Use of simple clinical and laboratory predictors to differentiate influenza from dengue and other febrile illnesses in the emergency room

BMC Infect Dis. 2014 Nov 25;14:623. doi: 10.1186/s12879-014-0623-z.

Abstract

Background: Clinical differentiation of influenza from dengue and other febrile illnesses (OFI) is difficult, and available rapid diagnostic tests have limited sensitivity.

Methods: We conducted a retrospective study to compare clinical and laboratory findings between (i) influenza and dengue and (ii) influenza and OFI.

Results: Of 849 enrolled patients, the mean time between illness onset and hospital presentation was 1.7, 3.7, and 3 days for influenza, dengue, and OFI, respectively. Among pediatric patients (≤18 years) (445 influenza, 24 dengue, and 130 OFI), we identified absence of rashes, no leukopenia, and no marked thrombocytopenia (platelet counts <100 × 10(9) cells/L) as predictors to distinguish influenza from dengue, whereas rhinorrhea, malaise, sore throat, and mild thrombocytopenia (platelet counts 100-149 × 10(9)/L) were predictors that differentiated influenza from OFI. Among adults (>18 years) (81 influenza, 124 dengue, and 45 OFI), no leukopenia and no marked thrombocytopenia distinguished influenza from dengue, while rhinorrhea and malaise differentiated influenza from OFI. A diagnostic algorithm developed to distinguish influenza from dengue using rash, leukopenia, and marked thrombocytopenia showed >90% sensitivity to identify influenza in pediatric patients.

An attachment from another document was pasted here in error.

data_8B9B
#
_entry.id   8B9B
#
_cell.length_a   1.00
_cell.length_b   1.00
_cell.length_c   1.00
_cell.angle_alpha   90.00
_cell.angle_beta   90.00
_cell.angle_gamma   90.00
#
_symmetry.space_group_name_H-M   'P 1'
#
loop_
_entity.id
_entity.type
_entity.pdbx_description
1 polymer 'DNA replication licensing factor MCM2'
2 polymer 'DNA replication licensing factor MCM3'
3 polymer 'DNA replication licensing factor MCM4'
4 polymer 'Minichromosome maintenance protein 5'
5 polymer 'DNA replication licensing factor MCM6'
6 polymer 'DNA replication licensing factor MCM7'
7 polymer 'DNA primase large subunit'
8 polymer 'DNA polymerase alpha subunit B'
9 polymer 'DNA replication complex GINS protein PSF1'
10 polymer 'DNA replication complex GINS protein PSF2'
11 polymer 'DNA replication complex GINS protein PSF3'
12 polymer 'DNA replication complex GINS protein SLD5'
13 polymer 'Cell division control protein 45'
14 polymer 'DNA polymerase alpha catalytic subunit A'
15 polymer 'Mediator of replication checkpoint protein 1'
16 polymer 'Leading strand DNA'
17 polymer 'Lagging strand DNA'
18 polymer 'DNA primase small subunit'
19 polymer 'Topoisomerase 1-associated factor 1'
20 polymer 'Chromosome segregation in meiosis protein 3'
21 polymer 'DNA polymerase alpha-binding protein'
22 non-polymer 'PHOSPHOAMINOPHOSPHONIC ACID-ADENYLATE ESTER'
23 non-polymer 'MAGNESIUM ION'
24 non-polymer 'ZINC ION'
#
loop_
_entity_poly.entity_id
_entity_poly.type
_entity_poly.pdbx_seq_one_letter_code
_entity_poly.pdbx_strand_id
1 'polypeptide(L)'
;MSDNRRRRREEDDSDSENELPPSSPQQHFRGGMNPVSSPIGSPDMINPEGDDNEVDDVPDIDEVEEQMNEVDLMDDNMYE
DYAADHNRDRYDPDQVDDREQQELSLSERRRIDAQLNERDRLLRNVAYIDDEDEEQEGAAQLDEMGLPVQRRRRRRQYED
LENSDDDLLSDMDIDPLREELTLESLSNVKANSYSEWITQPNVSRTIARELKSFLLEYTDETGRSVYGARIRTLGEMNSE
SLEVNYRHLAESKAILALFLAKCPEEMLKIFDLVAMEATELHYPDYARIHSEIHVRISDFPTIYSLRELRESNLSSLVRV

Conclusions: This study identified simple clinical and laboratory parameters that can assist clinicians to distinguish influenza from dengue and OFI. These findings may help clinicians diagnose influenza and facilitate appropriate management of affected patients, particularly in resource-poor settings.

MeSH terms

  • Adolescent
  • Adult
  • Child
  • Child, Preschool
  • Dengue / diagnosis*
  • Diagnosis, Differential
  • Diagnostic Tests, Routine
  • Emergency Service, Hospital
  • Female
  • Fever / virology*
  • Humans
  • Infant
  • Influenza, Human / diagnosis*
  • Male
  • Middle Aged
  • Retrospective Studies
  • Sensitivity and Specificity
  • Young Adult